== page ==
Our academic experts are ready and waiting to assist with any writing project you may have. From simple essay plans, through to full dissertations, you can guarantee we have a service perfectly matched to your needs.
GET A 40% DISCOUNT ON YOU FIRST ORDER
Academic Research Essay: Pursuing Formalized Curiosity
“Research is formalized curiosity. It is poking and prying with a purpose.” ~Zora Neale Hurston
The phrase “academic research essay” often evokes memories of dreaded notecards, restrictive and uninteresting assigned topics, dead prose, and a plethora of rules about sources and documentation. Zora Neal Hurston’s quotation shifts this focus to the researcher’s interest in his or her research, where the motive of any kind of research, everyday or academic, is curiosity, the need and desire to answer a particular question. In addition, Hurston indicates that research is a process a person embarks on purposefully. A good research essay then is a lively inquiry into a question of interest to the author and of value to readers.
Your research essay will focus on this notion of “formalized curiosity”; you’ll develop a research question of personal interest and pursue your research into that question using a number of strategies for gathering, understanding, and evaluating different texts, developing this into a research proposal. You’ll share the answer to your research question in an essay addressed to a specific, academic audience. You’ll still have guidelines to follow to help you compose an academic research essay, but these will not focus on demanding you follow discrete, arbitrary rules but learn and practice strategies and conventions academics use to conduct research and make creative contributions to their disciplines.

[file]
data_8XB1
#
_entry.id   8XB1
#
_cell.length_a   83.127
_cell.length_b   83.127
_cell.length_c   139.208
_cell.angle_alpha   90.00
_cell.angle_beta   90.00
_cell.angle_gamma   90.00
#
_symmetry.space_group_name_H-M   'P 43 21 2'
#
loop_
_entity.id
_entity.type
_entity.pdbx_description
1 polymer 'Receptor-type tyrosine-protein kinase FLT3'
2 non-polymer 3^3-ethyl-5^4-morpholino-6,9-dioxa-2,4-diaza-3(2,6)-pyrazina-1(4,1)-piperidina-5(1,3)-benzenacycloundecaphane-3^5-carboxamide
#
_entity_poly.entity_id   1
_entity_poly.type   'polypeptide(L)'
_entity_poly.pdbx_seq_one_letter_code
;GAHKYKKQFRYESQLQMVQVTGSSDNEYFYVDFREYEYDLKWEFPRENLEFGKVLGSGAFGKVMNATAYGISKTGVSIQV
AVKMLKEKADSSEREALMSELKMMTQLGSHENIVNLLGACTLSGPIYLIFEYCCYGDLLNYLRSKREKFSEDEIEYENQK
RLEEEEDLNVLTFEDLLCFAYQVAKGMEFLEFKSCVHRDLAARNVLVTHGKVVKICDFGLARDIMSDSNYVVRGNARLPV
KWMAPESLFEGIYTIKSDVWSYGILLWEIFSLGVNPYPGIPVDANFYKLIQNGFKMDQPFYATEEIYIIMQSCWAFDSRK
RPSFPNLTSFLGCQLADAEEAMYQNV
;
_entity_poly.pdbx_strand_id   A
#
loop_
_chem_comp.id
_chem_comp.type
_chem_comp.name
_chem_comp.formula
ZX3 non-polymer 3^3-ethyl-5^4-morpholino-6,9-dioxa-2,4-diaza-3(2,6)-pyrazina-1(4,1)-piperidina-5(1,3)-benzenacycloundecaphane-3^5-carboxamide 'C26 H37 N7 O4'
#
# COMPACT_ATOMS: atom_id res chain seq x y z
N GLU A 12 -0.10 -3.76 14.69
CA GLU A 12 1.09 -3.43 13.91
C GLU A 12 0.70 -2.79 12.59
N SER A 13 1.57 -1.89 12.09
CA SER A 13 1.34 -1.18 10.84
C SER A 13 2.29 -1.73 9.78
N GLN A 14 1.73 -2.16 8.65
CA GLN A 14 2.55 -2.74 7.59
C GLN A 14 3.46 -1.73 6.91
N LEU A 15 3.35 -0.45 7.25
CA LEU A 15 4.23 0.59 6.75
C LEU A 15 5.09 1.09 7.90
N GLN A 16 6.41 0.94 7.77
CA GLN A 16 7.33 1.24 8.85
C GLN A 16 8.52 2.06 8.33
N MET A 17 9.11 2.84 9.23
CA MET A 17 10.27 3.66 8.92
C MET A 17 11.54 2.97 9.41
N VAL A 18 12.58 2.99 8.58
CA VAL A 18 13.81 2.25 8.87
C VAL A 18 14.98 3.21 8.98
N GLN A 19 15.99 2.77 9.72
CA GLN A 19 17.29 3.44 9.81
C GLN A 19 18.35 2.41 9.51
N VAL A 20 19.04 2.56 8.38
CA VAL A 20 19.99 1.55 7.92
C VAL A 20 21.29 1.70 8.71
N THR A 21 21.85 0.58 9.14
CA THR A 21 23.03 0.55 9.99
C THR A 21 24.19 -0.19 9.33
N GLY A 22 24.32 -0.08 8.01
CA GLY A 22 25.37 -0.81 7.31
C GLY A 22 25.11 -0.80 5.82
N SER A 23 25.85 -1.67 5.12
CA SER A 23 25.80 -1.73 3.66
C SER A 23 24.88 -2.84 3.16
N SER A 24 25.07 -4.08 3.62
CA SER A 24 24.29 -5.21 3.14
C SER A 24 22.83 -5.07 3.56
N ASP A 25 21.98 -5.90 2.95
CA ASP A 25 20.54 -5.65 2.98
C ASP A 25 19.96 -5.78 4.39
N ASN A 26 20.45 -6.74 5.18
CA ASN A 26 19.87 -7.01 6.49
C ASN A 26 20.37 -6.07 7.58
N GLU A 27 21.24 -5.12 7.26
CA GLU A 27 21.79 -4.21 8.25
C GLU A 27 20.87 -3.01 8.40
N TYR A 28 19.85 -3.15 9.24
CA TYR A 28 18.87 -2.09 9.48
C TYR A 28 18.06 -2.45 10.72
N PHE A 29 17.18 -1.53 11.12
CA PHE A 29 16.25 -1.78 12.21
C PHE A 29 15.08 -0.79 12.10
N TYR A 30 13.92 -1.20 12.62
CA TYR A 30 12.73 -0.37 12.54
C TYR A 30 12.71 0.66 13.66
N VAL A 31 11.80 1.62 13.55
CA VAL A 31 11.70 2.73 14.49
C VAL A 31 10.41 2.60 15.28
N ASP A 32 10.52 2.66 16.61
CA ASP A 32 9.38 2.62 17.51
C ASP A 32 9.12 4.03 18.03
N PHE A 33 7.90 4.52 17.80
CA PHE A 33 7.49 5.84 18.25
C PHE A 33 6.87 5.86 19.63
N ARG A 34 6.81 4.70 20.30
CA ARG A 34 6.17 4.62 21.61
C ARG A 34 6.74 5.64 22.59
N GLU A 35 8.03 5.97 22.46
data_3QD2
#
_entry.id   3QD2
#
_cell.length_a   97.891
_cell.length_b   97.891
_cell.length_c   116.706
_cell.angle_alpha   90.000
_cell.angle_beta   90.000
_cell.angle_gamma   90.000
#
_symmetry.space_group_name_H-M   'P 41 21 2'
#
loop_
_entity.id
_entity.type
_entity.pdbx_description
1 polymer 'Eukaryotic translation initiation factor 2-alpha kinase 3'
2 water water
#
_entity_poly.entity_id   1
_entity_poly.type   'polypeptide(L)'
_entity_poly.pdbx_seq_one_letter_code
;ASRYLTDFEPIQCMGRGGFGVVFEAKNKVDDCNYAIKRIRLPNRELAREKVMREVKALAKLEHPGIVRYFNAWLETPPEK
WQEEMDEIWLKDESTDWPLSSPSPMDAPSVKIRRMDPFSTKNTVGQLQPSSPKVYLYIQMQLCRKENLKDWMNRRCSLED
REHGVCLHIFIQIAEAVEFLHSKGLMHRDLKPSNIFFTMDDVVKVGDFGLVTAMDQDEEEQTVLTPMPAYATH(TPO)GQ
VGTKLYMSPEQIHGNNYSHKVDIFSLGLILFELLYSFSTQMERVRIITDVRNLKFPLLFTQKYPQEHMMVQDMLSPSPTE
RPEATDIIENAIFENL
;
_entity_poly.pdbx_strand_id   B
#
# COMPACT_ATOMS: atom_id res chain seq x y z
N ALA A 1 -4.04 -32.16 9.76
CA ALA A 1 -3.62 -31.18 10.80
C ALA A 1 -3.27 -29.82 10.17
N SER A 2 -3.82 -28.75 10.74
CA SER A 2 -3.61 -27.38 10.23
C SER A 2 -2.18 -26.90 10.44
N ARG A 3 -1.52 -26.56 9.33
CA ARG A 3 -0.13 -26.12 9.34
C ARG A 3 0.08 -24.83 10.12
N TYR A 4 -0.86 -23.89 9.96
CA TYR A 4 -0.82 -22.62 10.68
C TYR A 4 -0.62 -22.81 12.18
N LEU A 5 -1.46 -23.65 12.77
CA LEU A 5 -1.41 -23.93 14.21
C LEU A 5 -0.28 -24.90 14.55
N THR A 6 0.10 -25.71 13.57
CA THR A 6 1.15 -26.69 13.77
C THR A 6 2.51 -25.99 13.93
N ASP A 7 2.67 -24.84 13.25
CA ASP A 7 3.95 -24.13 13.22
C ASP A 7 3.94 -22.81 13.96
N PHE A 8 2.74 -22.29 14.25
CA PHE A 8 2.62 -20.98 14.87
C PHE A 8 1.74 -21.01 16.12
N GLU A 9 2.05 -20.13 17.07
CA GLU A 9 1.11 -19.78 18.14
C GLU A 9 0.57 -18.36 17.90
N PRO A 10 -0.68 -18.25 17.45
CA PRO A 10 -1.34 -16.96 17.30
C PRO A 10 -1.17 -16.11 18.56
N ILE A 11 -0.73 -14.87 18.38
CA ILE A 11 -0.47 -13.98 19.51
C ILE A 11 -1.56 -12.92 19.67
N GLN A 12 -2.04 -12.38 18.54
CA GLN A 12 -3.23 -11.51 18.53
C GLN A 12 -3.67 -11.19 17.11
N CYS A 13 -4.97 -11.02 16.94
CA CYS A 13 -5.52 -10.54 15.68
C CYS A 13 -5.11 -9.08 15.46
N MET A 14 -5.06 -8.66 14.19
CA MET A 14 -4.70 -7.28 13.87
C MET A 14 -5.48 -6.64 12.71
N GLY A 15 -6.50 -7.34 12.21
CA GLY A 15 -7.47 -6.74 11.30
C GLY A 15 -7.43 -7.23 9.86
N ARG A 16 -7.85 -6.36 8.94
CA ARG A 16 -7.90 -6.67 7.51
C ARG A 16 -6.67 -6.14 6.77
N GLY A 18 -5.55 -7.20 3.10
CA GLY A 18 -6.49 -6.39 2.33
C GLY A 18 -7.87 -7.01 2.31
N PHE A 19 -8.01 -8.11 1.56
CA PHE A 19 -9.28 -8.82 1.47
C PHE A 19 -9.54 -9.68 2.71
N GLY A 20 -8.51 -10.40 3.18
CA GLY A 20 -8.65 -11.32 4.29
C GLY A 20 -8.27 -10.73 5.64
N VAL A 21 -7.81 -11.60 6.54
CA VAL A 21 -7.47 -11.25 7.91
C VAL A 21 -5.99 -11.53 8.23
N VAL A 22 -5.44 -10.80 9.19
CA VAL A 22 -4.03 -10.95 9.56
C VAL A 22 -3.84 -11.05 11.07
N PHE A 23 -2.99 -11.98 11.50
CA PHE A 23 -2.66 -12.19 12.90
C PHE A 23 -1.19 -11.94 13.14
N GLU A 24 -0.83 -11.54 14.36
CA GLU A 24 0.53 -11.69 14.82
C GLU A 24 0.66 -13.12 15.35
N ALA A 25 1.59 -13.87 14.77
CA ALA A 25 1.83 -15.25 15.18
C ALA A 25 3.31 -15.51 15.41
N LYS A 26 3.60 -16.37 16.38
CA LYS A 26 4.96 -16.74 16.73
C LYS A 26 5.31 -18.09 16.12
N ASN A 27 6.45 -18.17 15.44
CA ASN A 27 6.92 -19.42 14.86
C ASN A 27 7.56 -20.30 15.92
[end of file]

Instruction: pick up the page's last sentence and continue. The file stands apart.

Use the following guidelines to help you compose in the genre of the research essay:
- Focus on a researchable question you’re curious about
- Have a thesis (or major claim) that answers your research question (note: your research question will evolve during invention practices like brainstorming and research)
- Select and use sources appropriately
- Use documentation appropriately and demonstrate an understanding of the relevant citation system whether MLA, APA, or CMS
- Your final draft should be 1100– 1400 words
- Select and narrow your topic to research
- Engage in the practice of inquiry by starting from a question you or your potential readers might like asked about a topic
- Engage academic essays and scholarly texts
- Identify connections between this assignment and the personal essay, op ed/argumentative essay, and comparative rhetorical analysis to help you research, draft, and write
- Begin to learn to use the library and its many resources
- Practice revision techniques to hone your work to eliminate logical fallacies, along with problems of purpose, meaning, information, structure, and clarity and style
I will read your final draft to determine your success:
- Answering (even tentatively) your research question—nothing wrong with speculative conclusions that raise more questions
- Selecting and using sources appropriately
- Engaging the genre of the academic research essay
- Demonstrating an understanding of key course concepts, especially research process
- Practicing conventions of grammar, punctuation, spelling as appropriate to the writing situation
- Practicing conventions for documenting source use within the text and in a works cited or bibliography page
- Effectively editing and revising your work for greater clarity, precision, and meaning
Proposal draft due in class 3/28; bring revised version to instructor meeting 3/29 or 3/30 (depending on what day you sign up for).
Final Draft due M 4/9 by 4 PM in my graduate student mailbox in the English Office. The mailboxes are to the left of the counter when you walk in.